He touted his gubernatorial tenure as proof. "It’s possible," he said. "It can be done. We made Florida number one in job creation and number one in small business creation. 1.3 million new jobs, 4.4 percent growth, higher family income, eight balanced budgets, and tax cuts eight years in a row."
Those stats are, indeed, something to brag about. They're also missing a huge caveat, as many Bush critics immediately noted: A significant amount of Florida's economic and job growth in the Bush era was driven by a massive run-up in housing prices -- which peaked in Bush's last year in office, then plunged the state into a worse recession than the nation as a whole.
When you account for the role of housing, Bush's economic record looks a lot more mixed. Almost all of the gains he talks up today, including three-fifths of the job creation, were wiped out in the four years after he left office, once the bubble burst.
It is "empirically inescapable" that "housing was a big part of the robust Florida economy at the time,” said Stan Humphries, the chief economist at the real estate website Zillow, which analyzed the role of housing-driven spending in the state's economic boom.
A Bush campaign spokesman did not return two emails seeking comment.
It's easy to see just how much higher the bubble rose in Florida than in the rest of the country. By the mid-2000s, the state's housing prices were rising by nearly 30 percent a year, more than double the national average. But by 2011, they'd bottom out -- and lost all the extra value they'd gained since 2003.
Escalating home prices fuel the economy in several ways. They drive more activity in the construction and real estate sectors. Indirectly, rising prices make homeowners spend more money on consumer goods. That's because those homeowners feel wealthier, because their houses are more valuable.
Both those effects helped Bush when he was in office, and hurt Florida when he was out of office.
Florida saw a much sharper increase in its construction and real estate sectors than the nation as a whole during the time Bush was governor. According to a Post analysis of Commerce Department statistics, more than a third of Florida's better-than-the-nation growth under Bush was a direct result of increased construction and real estate activity.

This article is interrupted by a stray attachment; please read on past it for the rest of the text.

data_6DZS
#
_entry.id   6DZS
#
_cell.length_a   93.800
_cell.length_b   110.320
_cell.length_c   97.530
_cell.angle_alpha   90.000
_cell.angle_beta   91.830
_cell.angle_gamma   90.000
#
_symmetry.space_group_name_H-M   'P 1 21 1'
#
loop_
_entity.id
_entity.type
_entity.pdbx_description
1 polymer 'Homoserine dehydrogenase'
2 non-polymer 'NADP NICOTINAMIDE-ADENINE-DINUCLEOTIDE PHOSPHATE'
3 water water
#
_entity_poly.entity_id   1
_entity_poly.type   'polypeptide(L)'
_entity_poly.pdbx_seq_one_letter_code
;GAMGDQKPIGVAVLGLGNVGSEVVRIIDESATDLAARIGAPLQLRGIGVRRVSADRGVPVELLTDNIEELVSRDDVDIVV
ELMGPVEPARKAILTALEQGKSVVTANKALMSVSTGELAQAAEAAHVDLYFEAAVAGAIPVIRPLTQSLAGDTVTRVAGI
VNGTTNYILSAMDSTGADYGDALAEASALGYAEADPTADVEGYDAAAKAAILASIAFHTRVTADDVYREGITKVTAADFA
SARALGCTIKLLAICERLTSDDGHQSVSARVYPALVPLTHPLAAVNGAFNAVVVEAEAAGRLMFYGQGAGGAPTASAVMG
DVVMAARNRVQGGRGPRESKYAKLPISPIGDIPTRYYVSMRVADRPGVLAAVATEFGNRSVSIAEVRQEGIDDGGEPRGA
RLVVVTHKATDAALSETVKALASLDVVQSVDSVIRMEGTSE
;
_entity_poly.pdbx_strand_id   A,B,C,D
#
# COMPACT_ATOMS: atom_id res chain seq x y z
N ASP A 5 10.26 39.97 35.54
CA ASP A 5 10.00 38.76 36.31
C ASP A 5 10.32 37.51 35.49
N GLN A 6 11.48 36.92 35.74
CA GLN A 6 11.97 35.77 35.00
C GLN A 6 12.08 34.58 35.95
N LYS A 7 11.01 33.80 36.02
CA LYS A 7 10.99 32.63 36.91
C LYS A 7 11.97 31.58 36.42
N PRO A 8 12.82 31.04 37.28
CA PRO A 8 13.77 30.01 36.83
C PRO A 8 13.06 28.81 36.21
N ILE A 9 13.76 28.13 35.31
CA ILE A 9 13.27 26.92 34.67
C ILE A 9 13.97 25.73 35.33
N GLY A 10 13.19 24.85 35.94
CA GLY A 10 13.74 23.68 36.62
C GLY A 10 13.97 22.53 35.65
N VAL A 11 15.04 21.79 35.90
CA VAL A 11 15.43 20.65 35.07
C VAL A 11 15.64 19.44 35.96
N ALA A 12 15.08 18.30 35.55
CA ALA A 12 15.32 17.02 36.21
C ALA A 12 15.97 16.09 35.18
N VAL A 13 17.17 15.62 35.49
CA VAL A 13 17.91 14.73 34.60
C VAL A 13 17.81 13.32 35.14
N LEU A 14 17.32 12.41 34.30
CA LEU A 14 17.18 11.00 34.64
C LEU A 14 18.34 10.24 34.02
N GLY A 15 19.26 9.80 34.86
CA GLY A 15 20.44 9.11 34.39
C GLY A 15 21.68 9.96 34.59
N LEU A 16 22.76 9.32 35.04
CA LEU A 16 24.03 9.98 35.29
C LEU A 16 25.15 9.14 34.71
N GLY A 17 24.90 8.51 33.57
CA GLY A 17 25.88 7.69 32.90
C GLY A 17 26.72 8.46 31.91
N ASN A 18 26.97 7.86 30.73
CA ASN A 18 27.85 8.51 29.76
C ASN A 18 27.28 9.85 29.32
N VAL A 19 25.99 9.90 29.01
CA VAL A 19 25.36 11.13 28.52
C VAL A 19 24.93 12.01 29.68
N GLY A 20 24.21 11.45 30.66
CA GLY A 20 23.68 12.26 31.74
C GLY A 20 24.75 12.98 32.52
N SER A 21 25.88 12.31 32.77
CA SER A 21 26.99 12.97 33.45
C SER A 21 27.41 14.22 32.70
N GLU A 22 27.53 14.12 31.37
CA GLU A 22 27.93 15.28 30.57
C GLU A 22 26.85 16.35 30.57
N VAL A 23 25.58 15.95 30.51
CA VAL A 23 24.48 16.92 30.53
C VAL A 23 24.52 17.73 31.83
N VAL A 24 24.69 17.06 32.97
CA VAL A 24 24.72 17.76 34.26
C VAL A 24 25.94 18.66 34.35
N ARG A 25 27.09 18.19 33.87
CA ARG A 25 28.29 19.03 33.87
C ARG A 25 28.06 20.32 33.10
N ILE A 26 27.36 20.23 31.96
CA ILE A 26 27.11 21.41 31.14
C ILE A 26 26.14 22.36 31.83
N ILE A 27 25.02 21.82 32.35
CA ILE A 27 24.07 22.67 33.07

Estimating the "wealth effect" - the extra consumer spending due to rising housing prices - is less exact. Economists at Zillow attempted to do so at the request of the Post. They added up the total value of all housing in Florida and in the nation from 1998 through 2006, and the change in value from year to year. Then they assumed - based on a conservative read of economic literature - that consumers would increase their spending each year by one-tenth the added value of their homes.
Zillow found that, through the peak of the housing bubble in 2005, half of Florida's faster-than-the-nation growth was attributable to the housing wealth effect.
In the last year of Zillow's analysis, 2006, the housing effect disappears - because the growth in housing prices slams to a halt. Examining the several years that followed Bush's term, Humphries said, would show housing extracting a drag on the state's economy.
Just as the housing bubble helped the Florida economy rev hotter than the nation under Bush, its collapse pushed the state into a more severe recession. Florida construction employment grew by half under Bush, more than double the national rate -- and in the following eight years, it fell nearly twice as fast.
The most striking stat, though, is growth. Under Bush, Florida indeed averaged 4.4 percent growth per year, after adjusting for inflation; at the same time, the nation averaged 3 percent growth. In the four years after Bush left office, as housing prices tumbled and recession set in, the nation averaged 0.3 percent growth. Florida averaged -2.4 percent.